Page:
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Coca-Cola achieved branding perfection in the Mad Men finale

Coca Cola achieves branding perfection in the Mad Men finale

Partnerships between creative endeavors and consumer brands have been a vital part of movie and television history from the beginning. The best product placement is the kind that isn't shoehorned in—it's relevant and makes sense within the context of the scene. It looks like Coca-Cola scored some quality product placement points with the role that it played in last night’s finale of the iconic series Mad Men.

Spoiler alert: the final episode of Mad Men culminated with a scene of Don Draper meditating at a retreat in Big Sur (likely the famed Esalen Institute), part of a group meditation class perched on grassy cliffs overlooking the ocean. In between soothing chimes, the meditation instructor advises on all that a new day can bring with it—a new day, new ideas, a new you. What does the new day awaken and inspire in Draper? It inspires the idea for a new ad campaign, of course. As he closes his eyes and chants with the meditation class, he smiles—and as the first words of an instantly recognizable song appear, Mad Men ties Don Draper to Coca-Cola history by suggesting that he was the ad man behind one of the brand’s most iconic jingles.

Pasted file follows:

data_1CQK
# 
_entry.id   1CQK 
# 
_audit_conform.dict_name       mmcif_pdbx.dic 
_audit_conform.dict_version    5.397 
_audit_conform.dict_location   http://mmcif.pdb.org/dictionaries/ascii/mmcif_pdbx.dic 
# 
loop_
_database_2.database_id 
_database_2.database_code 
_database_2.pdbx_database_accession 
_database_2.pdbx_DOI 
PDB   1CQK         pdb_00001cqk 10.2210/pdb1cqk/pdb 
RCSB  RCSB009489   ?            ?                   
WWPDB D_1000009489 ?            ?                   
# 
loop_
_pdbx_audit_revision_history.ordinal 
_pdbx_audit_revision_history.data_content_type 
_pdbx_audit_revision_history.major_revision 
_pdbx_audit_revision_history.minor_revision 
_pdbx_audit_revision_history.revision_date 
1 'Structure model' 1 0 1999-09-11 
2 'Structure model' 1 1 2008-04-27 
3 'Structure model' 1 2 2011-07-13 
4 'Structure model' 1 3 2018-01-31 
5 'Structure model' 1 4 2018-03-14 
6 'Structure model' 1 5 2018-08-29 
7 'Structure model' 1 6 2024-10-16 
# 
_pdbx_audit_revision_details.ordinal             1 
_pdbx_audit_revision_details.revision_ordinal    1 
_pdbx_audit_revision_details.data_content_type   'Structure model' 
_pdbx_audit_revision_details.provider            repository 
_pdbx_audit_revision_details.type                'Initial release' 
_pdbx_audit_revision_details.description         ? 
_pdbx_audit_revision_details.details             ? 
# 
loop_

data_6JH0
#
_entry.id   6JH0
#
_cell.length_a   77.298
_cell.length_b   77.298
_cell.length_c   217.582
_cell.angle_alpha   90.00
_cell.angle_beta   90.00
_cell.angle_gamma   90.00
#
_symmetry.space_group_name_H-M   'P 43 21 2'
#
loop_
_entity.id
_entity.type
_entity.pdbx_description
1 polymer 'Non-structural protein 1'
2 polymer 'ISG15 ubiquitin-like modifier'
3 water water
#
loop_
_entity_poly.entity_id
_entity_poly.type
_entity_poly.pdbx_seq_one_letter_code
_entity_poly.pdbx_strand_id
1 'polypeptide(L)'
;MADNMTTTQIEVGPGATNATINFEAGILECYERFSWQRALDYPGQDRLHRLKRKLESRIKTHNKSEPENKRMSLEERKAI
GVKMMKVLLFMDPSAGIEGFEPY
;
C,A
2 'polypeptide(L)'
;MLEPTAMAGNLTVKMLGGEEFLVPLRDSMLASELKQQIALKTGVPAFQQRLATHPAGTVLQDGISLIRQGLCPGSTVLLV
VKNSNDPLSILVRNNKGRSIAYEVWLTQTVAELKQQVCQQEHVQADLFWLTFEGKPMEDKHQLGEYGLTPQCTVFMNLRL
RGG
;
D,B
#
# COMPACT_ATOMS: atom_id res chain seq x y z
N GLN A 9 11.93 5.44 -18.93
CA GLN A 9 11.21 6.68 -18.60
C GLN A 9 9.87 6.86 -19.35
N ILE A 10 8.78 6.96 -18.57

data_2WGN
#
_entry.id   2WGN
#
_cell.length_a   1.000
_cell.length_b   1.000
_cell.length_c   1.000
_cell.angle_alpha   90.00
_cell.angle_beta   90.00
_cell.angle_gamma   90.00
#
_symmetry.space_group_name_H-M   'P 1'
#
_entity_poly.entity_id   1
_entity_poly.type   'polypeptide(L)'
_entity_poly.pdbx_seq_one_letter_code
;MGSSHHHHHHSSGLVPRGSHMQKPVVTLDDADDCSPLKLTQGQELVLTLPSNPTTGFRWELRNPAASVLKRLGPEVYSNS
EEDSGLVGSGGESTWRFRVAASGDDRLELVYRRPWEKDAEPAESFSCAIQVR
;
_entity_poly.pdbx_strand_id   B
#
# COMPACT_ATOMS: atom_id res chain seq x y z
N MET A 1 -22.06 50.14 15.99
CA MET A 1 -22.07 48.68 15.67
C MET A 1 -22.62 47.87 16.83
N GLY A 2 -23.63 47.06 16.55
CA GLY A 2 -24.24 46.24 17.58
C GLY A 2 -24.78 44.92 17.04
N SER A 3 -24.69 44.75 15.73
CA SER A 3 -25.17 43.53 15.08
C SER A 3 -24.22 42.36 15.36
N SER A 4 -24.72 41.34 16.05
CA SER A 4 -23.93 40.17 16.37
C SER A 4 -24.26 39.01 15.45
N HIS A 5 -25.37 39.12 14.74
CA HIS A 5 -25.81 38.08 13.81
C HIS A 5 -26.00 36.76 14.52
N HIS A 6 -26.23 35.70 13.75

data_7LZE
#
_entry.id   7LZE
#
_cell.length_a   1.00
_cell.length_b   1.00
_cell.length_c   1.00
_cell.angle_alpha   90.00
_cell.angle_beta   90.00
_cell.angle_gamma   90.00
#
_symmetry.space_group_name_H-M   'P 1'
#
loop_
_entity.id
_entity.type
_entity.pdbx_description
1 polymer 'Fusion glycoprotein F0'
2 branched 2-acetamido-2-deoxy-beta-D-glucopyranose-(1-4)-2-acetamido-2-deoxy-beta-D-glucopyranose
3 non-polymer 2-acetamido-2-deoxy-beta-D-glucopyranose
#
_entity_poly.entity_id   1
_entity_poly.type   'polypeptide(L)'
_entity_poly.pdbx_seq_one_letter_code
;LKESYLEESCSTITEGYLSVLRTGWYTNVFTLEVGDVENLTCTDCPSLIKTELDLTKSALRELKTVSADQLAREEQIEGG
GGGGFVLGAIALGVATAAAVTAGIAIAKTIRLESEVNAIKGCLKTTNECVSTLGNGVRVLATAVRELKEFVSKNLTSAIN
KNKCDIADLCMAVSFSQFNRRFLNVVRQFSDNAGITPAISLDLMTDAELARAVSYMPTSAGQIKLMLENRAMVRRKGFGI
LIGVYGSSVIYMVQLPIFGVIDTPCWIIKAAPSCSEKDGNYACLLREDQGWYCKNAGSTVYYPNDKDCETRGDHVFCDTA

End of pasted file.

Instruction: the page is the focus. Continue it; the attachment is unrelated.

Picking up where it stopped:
Coca-Cola is on everyone’s minds the morning after, and the brand itself is certainly aware of it. Today the Coca-Cola Company released a statement noting Mad Men’s salute to its “Hilltop” ad. Coca-Cola also used that attention to direct consumers to learn more about the making of the ad, taking care to note that it was actually dreamed up by real life McCann Erickson ad man Bill Backer. (It’s no coincidence then that McCann Erickson acquires Sterling Cooper & Partners in the show’s last season.)

Will the Mad Men finale directly translate to a sales increase for Coca-Cola? Did it make millions of viewers thirsty for Coke? That much is difficult to quantify, at least right now. But where it does succeed as product placement of sorts for Coca-Cola is in reminding consumers of its power and reach as a brand. There’s a reason why it was written into that spot: it’s a beverage icon, still the top carbonated soft drink brand with nearly half of the U.S. market share. When we think of the ultimate in inspired branding, the perfect capstone to end a seven-season character study of the advertising industry, we think of Coke.

It’s not exactly traditional product placement, the simple appearance of a product in the background in exchange for funding or other synergies. It’s also not really about the product at all, so much as a very specific ad campaign. But in context it makes perfect sense—and any way you slice it, it’s an awfully desirable spot for any brand to be in. 

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